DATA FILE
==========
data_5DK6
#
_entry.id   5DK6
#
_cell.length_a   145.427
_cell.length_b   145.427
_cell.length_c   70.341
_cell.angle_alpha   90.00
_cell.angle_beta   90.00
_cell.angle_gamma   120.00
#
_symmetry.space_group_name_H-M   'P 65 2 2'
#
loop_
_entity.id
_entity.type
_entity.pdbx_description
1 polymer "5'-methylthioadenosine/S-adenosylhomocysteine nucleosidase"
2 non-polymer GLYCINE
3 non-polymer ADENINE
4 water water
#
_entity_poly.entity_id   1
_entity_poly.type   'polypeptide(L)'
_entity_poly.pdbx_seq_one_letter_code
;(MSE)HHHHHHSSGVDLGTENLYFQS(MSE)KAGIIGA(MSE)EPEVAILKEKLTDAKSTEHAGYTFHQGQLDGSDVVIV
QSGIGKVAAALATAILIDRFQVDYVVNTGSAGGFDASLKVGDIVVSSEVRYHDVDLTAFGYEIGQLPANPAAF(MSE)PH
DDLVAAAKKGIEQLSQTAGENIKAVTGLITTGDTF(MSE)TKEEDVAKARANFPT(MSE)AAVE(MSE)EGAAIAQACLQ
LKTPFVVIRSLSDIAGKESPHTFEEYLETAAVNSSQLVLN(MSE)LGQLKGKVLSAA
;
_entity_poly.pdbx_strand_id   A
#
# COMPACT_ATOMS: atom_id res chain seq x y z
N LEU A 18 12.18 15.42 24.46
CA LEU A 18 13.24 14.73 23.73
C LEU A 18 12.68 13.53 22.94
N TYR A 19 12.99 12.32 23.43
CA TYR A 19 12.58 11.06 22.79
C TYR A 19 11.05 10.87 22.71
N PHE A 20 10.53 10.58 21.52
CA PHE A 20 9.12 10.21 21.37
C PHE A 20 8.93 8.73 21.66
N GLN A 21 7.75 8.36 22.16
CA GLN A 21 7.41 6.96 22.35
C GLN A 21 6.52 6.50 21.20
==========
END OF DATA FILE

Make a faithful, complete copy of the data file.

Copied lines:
data_5DK6
#
_entry.id   5DK6
#
_cell.length_a   145.427
_cell.length_b   145.427
_cell.length_c   70.341
_cell.angle_alpha   90.00
_cell.angle_beta   90.00
_cell.angle_gamma   120.00
#
_symmetry.space_group_name_H-M   'P 65 2 2'
#
loop_
_entity.id
_entity.type
_entity.pdbx_description
1 polymer "5'-methylthioadenosine/S-adenosylhomocysteine nucleosidase"
2 non-polymer GLYCINE
3 non-polymer ADENINE
4 water water
#
_entity_poly.entity_id   1
_entity_poly.type   'polypeptide(L)'
_entity_poly.pdbx_seq_one_letter_code
;(MSE)HHHHHHSSGVDLGTENLYFQS(MSE)KAGIIGA(MSE)EPEVAILKEKLTDAKSTEHAGYTFHQGQLDGSDVVIV
QSGIGKVAAALATAILIDRFQVDYVVNTGSAGGFDASLKVGDIVVSSEVRYHDVDLTAFGYEIGQLPANPAAF(MSE)PH
DDLVAAAKKGIEQLSQTAGENIKAVTGLITTGDTF(MSE)TKEEDVAKARANFPT(MSE)AAVE(MSE)EGAAIAQACLQ
LKTPFVVIRSLSDIAGKESPHTFEEYLETAAVNSSQLVLN(MSE)LGQLKGKVLSAA
;
_entity_poly.pdbx_strand_id   A
#
# COMPACT_ATOMS: atom_id res chain seq x y z
N LEU A 18 12.18 15.42 24.46
CA LEU A 18 13.24 14.73 23.73
C LEU A 18 12.68 13.53 22.94
N TYR A 19 12.99 12.32 23.43
CA TYR A 19 12.58 11.06 22.79
C TYR A 19 11.05 10.87 22.71
N PHE A 20 10.53 10.58 21.52
CA PHE A 20 9.12 10.21 21.37
C PHE A 20 8.93 8.73 21.66
N GLN A 21 7.75 8.36 22.16
CA GLN A 21 7.41 6.96 22.35
C GLN A 21 6.52 6.50 21.20